Notre Dame (19-8, 5-1) at USF (14-16, 5-3)
When: Tonight, 7; Saturday, 6 p.m.; Sunday, noon
Where: Red McEwen Field
The story: Riding a five-game losing streak, the Bulls host Notre Dame, a team receiving national poll votes and boasting one of the best pitching staffs in the Big East.
The Fighting Irish, on a nine-game winning streak, bring Jeff Samardzija to the mound Friday to face junior Casey Hudspeth and his 3-3 record, 3.99 ERA and team-high 57 strikeouts. Samardzija, better known as the long-haired wide receiver for the Notre Dame football team, has a 3-1 record, a 3.16 ERA and 18 strikeouts. Left-hander Tom Thornton (4-1, 3.02 ERA, 31 strikeouts) will start Saturday, while Jeff Manship (3-1, 2.13 ERA, 50 strikeouts) gets the nod Sunday.
While the Fighting Irish are third in the Big East in batting average (.307), they are first in the conference in getting hit by pitches with 45. Their hitting is powered by Danny Dressman and Craig Cooper, who are batting .403 and .388, respectively. The Bulls, who have hit just 10 home runs so far season and are on pace to hit only 18 this season (after hitting 63 in 2005), match Notre Dame in that category. The Fighting Irish have just 10 home runs in 27 games.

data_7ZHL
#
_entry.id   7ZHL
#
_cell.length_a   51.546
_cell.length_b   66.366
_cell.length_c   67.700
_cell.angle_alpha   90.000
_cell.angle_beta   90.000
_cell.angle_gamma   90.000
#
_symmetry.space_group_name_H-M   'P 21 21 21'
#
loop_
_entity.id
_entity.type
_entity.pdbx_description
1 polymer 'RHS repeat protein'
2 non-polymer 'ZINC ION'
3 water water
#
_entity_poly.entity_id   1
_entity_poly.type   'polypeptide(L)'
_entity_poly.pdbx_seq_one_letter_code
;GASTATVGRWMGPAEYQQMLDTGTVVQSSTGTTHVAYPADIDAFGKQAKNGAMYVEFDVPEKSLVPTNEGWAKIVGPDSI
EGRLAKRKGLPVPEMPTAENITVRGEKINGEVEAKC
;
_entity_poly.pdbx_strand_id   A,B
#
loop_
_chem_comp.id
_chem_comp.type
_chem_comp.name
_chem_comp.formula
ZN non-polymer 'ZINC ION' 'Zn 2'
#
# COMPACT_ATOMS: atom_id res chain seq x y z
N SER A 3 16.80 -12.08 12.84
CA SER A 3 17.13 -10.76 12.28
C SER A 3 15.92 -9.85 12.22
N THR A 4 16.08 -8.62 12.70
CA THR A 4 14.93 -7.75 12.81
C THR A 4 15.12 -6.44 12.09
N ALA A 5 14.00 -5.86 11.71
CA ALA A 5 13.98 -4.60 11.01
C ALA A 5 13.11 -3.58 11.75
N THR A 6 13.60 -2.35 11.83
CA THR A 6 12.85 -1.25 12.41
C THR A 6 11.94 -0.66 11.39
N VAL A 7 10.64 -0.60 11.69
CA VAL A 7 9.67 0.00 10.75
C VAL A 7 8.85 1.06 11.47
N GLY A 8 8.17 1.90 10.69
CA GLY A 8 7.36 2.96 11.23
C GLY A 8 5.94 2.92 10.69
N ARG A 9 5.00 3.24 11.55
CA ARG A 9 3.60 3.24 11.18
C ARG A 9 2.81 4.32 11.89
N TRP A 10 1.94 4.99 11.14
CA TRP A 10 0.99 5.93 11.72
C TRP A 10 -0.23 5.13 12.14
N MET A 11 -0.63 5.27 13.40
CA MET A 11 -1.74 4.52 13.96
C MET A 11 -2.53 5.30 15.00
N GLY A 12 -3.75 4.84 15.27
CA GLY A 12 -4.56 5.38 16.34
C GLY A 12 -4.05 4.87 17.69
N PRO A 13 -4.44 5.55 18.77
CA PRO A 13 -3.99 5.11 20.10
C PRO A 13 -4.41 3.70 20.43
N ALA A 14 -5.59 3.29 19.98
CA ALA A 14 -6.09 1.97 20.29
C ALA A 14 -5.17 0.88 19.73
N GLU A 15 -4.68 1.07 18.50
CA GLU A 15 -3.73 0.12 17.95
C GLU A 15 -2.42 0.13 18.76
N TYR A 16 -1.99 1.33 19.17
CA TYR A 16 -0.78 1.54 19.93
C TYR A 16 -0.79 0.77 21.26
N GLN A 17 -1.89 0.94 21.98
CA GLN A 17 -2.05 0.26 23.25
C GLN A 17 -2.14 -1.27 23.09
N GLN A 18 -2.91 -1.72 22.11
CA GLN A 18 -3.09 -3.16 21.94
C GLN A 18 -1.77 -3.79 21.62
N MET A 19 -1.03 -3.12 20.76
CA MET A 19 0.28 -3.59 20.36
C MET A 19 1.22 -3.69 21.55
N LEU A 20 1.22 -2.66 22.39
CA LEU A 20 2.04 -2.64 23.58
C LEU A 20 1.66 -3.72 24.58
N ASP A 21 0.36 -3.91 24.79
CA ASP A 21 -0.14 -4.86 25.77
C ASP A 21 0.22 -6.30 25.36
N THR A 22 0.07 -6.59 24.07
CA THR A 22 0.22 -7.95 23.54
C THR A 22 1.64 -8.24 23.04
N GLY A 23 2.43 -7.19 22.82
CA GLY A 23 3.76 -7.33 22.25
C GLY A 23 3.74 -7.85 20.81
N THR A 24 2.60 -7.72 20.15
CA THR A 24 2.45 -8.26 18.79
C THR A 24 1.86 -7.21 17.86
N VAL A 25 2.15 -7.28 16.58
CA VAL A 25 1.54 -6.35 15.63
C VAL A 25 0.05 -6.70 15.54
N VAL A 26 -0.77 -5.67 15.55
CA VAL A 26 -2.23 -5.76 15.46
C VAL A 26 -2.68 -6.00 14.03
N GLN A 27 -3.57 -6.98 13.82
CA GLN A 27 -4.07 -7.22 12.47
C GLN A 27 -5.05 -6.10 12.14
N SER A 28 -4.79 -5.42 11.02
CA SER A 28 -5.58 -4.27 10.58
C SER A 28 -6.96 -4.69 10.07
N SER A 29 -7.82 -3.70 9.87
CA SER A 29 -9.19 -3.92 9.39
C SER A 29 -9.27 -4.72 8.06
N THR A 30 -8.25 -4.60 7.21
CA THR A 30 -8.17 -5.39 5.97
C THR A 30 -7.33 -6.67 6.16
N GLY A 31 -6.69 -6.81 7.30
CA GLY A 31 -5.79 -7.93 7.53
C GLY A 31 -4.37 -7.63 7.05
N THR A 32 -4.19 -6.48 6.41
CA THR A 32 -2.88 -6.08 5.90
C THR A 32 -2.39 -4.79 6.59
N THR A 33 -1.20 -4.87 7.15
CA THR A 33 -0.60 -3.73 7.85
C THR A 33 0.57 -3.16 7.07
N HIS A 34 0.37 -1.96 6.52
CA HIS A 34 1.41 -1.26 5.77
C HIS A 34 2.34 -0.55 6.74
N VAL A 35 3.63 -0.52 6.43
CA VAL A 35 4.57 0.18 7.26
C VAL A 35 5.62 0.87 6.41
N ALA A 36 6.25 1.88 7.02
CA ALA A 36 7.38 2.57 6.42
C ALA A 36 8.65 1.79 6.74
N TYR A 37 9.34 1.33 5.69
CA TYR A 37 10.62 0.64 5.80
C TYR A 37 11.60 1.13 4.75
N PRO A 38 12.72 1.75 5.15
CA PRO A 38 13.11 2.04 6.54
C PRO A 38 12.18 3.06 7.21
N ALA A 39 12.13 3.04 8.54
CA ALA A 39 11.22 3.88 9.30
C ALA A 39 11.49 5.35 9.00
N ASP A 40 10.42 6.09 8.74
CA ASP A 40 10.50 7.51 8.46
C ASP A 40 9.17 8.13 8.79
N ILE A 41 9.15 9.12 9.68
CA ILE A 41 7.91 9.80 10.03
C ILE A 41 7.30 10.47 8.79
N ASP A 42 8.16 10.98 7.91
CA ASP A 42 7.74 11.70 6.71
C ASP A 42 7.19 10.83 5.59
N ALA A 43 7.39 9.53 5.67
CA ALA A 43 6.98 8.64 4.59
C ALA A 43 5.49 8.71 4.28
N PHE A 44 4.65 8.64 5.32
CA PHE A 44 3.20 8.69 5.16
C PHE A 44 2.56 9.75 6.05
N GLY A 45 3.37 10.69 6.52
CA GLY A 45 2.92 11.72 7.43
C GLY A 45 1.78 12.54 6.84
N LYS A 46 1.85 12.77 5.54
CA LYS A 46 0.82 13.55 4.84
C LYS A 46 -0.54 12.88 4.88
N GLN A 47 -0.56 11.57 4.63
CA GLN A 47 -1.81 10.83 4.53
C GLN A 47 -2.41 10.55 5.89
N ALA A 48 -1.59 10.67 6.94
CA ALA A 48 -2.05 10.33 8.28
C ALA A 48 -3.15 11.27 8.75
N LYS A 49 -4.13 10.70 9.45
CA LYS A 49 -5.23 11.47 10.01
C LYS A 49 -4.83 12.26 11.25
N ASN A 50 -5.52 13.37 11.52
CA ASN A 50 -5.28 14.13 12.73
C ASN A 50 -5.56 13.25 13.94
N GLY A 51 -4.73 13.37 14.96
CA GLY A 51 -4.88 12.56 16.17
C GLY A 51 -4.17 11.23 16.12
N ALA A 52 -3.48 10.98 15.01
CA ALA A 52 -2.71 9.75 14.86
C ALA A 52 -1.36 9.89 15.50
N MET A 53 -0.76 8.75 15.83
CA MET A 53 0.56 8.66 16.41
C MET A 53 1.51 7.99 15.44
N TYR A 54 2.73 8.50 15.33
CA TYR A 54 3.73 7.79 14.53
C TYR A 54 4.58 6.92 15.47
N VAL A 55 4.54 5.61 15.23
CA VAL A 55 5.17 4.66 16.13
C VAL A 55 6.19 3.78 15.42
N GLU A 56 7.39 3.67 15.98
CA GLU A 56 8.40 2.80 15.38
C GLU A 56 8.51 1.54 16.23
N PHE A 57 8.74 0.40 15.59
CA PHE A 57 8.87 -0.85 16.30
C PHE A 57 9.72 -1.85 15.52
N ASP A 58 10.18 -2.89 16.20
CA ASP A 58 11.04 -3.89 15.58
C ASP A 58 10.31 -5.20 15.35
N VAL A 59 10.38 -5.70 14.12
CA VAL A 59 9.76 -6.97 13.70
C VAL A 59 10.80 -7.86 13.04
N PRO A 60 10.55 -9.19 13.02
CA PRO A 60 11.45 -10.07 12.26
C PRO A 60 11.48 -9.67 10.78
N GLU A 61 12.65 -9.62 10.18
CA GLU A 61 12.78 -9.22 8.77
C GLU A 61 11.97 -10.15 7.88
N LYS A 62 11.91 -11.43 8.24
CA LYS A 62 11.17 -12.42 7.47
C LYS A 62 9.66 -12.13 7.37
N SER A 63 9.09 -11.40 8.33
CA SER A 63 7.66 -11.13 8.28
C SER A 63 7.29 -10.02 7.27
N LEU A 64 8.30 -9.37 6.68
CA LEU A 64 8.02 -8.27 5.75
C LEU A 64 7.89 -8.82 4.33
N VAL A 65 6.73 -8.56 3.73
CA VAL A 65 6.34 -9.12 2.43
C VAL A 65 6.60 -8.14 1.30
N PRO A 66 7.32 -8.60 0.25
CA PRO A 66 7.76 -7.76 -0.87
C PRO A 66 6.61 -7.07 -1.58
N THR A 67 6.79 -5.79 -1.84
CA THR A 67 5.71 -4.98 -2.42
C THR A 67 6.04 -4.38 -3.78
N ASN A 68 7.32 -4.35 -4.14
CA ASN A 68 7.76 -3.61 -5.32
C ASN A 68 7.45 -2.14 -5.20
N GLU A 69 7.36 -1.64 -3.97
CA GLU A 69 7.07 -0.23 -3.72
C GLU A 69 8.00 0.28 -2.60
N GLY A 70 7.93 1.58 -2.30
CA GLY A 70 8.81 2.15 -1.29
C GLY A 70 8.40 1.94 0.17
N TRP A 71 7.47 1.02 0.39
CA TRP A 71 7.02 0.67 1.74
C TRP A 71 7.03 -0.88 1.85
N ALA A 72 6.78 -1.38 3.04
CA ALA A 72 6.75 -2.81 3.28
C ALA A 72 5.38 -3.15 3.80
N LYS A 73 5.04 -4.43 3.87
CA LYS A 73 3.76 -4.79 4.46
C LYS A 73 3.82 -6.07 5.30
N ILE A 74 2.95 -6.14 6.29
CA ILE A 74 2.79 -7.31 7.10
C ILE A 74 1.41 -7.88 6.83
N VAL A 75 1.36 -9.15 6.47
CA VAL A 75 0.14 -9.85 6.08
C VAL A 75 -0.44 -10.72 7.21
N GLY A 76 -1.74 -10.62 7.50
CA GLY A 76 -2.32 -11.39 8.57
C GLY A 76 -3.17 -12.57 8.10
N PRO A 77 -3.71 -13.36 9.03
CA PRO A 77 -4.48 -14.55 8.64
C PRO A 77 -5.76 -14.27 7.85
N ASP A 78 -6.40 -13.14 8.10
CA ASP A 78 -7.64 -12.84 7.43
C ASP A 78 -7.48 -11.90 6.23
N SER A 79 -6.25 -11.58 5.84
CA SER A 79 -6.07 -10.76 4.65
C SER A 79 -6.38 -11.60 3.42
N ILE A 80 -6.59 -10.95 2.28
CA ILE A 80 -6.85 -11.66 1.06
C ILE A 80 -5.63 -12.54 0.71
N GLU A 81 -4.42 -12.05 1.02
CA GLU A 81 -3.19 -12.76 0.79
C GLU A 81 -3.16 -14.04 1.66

USF is, however, third in the conference in hits with 305. Only 170 of those hits have turned into runs scored, placing the Bulls in sixth place in the Big East.
Of the 305 hits, senior Kris Howell has 39 of them, while freshman Addison Maruszak has 32. On the other hand, the Bulls are missing the bats of Brian Baisley and Matt McHargue. McHargue missed the beginning of the season with a broken hand but has come back to hit .429 through 12 games on 12 hits with five RBI. Baisley has seen a lot of bench time due to a sore back, but has a .241 average, 14 RBI, two home runs and 25 hits in 25 games.
Keep an eye on: Both teams’ pitching over the series. While Notre Dame’s pitching looks more dominant on paper with a combined ERA of 3.36 compared to the Bulls’ 4.69, both teams’ three starters for the weekend are able to shut down hitters and keep the opposing team from scoring.
– Mike Camunas